Referring now to FIG. 1a, a preferred adsorber unit 10 of the invention is shown. During adsorption, gas stream enters an enclosure 12 through a port 14 and is directed into an end 15 of an elongate hollow ACFC element 16. The elongate hollow element 16 is capped on one end 20 by a cap 22. Flow is thus directed to penetrate the ACFC element 16 into a main volume 24 of the enclosure 12 within which the ACFC element 16 is contained. In the preferred FIG. 1a embodiment, is directed to penetrate a second ACFC element 26 arranged in a similar manner to the ACFC element 16, excepting an end 28 is connected to another port 30 of the enclosure 12. An opposite end 32 is capped by the cap 22, serving to direct gas flow to penetrate the ACFC element 26 en route to the port 30.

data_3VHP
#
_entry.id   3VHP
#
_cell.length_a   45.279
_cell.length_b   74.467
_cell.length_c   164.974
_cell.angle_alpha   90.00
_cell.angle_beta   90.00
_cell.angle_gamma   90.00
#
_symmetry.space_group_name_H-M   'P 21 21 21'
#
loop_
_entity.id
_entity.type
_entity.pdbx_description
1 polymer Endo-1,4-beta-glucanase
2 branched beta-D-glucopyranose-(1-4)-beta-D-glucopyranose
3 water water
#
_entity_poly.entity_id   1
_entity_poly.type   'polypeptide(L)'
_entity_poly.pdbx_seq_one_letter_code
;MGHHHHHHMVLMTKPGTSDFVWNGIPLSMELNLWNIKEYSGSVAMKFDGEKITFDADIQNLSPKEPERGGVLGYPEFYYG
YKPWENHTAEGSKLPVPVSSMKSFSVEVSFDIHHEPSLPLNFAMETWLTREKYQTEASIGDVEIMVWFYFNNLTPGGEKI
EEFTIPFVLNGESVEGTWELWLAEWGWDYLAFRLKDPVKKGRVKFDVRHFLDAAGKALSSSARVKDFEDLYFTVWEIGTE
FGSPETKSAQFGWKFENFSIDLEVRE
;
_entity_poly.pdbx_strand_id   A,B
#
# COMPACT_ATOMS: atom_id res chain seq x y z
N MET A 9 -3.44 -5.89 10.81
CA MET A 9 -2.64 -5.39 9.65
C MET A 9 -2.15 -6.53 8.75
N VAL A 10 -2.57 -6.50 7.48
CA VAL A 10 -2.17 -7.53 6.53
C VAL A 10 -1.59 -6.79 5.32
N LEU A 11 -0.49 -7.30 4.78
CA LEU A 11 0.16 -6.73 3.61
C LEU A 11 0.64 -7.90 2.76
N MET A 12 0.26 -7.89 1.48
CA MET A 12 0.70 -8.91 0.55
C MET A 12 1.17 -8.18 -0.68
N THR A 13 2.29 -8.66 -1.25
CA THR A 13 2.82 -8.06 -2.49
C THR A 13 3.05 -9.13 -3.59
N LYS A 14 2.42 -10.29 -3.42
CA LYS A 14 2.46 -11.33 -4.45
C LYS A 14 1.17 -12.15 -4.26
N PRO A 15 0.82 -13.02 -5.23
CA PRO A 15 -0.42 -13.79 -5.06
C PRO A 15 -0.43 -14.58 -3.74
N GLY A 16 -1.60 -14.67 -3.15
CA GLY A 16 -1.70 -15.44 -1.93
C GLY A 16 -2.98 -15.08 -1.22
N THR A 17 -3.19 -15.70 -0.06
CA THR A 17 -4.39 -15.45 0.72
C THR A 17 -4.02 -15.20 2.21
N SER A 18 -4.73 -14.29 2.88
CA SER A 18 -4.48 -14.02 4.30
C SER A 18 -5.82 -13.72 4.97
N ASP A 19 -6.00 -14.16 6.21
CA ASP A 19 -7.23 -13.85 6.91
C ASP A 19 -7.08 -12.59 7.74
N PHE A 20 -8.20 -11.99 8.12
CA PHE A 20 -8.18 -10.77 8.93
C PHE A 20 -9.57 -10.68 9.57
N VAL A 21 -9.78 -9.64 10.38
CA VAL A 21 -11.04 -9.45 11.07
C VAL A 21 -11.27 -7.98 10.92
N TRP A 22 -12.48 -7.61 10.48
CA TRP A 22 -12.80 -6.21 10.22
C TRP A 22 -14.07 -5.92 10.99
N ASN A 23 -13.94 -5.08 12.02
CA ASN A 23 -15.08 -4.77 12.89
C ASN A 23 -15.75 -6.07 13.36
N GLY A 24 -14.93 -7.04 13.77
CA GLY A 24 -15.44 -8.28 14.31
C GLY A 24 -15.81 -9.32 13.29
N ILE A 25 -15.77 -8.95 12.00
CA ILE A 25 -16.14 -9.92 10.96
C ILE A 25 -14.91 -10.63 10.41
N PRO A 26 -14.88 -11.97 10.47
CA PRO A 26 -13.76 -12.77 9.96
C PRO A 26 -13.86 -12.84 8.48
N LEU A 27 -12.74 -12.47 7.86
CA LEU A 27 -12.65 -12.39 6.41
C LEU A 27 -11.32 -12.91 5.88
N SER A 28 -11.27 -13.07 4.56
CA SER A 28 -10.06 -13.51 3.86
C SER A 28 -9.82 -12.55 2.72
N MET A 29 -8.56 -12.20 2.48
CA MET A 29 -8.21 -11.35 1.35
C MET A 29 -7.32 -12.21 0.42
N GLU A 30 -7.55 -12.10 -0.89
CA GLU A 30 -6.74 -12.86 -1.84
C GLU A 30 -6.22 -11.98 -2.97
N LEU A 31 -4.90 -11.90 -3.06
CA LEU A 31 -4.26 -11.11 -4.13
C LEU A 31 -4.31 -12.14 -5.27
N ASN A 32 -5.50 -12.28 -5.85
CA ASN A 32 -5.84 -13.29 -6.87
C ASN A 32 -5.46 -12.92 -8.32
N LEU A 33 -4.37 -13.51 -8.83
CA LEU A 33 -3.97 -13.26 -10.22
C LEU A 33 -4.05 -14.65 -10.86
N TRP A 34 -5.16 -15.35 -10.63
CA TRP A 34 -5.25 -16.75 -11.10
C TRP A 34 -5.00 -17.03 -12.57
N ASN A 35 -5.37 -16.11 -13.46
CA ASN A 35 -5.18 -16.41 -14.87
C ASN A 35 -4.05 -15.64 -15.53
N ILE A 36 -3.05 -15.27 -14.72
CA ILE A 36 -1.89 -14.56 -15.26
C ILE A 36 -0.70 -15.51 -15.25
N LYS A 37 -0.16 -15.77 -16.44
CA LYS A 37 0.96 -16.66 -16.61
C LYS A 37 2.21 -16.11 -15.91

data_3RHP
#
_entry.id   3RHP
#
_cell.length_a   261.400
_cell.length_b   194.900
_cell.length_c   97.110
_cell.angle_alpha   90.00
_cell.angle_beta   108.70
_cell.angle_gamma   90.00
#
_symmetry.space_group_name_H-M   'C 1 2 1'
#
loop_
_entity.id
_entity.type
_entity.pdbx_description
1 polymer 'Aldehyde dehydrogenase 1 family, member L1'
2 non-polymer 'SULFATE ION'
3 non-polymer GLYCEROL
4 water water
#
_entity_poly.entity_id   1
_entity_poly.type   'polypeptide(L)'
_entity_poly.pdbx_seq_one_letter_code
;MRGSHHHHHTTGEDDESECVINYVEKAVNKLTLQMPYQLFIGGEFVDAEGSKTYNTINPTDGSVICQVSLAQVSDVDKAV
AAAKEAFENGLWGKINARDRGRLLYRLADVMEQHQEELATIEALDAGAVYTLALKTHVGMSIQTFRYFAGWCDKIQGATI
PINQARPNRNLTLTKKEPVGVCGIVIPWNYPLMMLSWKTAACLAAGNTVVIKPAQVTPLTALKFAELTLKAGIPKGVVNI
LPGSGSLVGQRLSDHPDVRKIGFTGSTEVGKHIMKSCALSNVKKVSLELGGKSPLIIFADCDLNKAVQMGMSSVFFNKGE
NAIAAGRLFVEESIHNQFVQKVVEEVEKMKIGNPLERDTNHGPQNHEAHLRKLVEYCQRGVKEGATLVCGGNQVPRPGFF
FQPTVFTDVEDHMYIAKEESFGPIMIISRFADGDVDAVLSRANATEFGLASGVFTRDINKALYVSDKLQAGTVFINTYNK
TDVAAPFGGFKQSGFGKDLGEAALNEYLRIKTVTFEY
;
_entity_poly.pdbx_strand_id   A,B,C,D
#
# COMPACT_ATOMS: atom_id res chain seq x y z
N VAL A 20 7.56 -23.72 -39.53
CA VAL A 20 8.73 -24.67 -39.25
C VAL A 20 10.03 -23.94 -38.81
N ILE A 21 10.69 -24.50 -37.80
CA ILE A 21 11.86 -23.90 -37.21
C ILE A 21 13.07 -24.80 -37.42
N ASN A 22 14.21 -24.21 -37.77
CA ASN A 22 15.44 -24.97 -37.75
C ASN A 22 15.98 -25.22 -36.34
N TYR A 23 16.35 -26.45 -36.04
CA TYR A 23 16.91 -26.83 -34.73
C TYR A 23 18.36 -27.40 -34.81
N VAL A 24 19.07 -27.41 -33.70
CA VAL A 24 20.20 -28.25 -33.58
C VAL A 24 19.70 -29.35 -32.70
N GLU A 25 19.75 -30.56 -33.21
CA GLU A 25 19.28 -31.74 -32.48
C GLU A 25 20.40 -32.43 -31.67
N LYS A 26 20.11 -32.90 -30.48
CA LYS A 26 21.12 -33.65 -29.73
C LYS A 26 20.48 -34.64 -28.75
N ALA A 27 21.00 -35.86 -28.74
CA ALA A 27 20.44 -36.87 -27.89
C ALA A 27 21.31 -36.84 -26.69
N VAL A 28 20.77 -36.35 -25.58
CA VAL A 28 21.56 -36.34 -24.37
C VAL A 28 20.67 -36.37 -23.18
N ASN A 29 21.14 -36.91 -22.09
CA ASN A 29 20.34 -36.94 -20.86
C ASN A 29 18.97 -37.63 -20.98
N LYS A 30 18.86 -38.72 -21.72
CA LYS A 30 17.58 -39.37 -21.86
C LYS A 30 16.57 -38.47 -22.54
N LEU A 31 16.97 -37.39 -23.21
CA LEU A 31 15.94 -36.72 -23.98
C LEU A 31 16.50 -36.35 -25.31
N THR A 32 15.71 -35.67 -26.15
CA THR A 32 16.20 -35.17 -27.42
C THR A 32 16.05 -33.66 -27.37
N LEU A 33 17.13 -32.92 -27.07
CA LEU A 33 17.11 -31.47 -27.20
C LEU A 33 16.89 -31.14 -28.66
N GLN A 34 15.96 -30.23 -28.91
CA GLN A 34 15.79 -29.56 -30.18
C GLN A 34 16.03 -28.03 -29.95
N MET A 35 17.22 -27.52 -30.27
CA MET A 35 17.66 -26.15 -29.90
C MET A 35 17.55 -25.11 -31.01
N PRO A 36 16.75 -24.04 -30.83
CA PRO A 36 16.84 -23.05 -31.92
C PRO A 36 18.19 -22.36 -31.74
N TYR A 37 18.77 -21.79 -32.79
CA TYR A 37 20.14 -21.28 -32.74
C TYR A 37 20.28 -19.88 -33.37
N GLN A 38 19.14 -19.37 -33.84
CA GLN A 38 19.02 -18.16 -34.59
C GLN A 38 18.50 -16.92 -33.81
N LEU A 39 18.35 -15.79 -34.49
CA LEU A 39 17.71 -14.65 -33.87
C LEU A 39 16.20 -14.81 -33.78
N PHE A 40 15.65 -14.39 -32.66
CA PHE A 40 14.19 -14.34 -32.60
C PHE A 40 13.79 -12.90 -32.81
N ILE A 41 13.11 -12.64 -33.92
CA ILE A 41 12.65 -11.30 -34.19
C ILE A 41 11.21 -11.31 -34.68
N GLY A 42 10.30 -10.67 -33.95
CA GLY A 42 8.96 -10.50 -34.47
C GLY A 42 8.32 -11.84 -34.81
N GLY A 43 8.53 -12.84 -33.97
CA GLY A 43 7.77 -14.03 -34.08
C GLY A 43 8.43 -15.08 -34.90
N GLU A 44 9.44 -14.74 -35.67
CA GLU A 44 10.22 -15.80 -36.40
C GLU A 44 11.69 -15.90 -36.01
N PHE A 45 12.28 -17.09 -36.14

Ends of the enclosure 12 are preferably closed by insulated caps 34 around the port 14 and port 30. The insulated caps 34 serve to electrically isolate current flow from the enclosure 12, allowing a metal housing that promotes condensation by its heat transfer characteristics. Metal also creates a more scalable, cost effective and readily usable unit as compared to conventional glass and ceramic units. Electrical connection is achieved through the insulated caps to ACFC element 16 and ACFC element 26, which are also electrically connected through the cap 22. The elongate nature of the ACFC element 16 and element 26 compared to a relatively small cross section provide resistance to each element, further increased where multiple ACFC elements are connected electrically in series. The shape of the ACFC elements 16 and 26 is unimportant, though the illustrated cylindrical shape is easy to form. The ACFC material in the elements 16 and 26 may be layered, or may be formed in a single piece of suitable thickness to resist fluid flow and permit gas penetration. The purpose of the resistance obtained is to permit electrical heating of the ACFC element 16 and the ACFC element 26 to a temperature sufficient for adsorption of a desired component in a gas flow. Adjusting the electrical power adjusts temperature and accordingly offers good temperature selectivity, and the ability to selectively adsorb different constituents since different constituents adsorb at different temperatures. A series of units or elements which are heated to different temperatures may be used to remove different constituents in series fashion. The well known relationship between length, cross section, and material properties determines electrical resistance of an individual ACFC element of the invention or a series combination of such elements.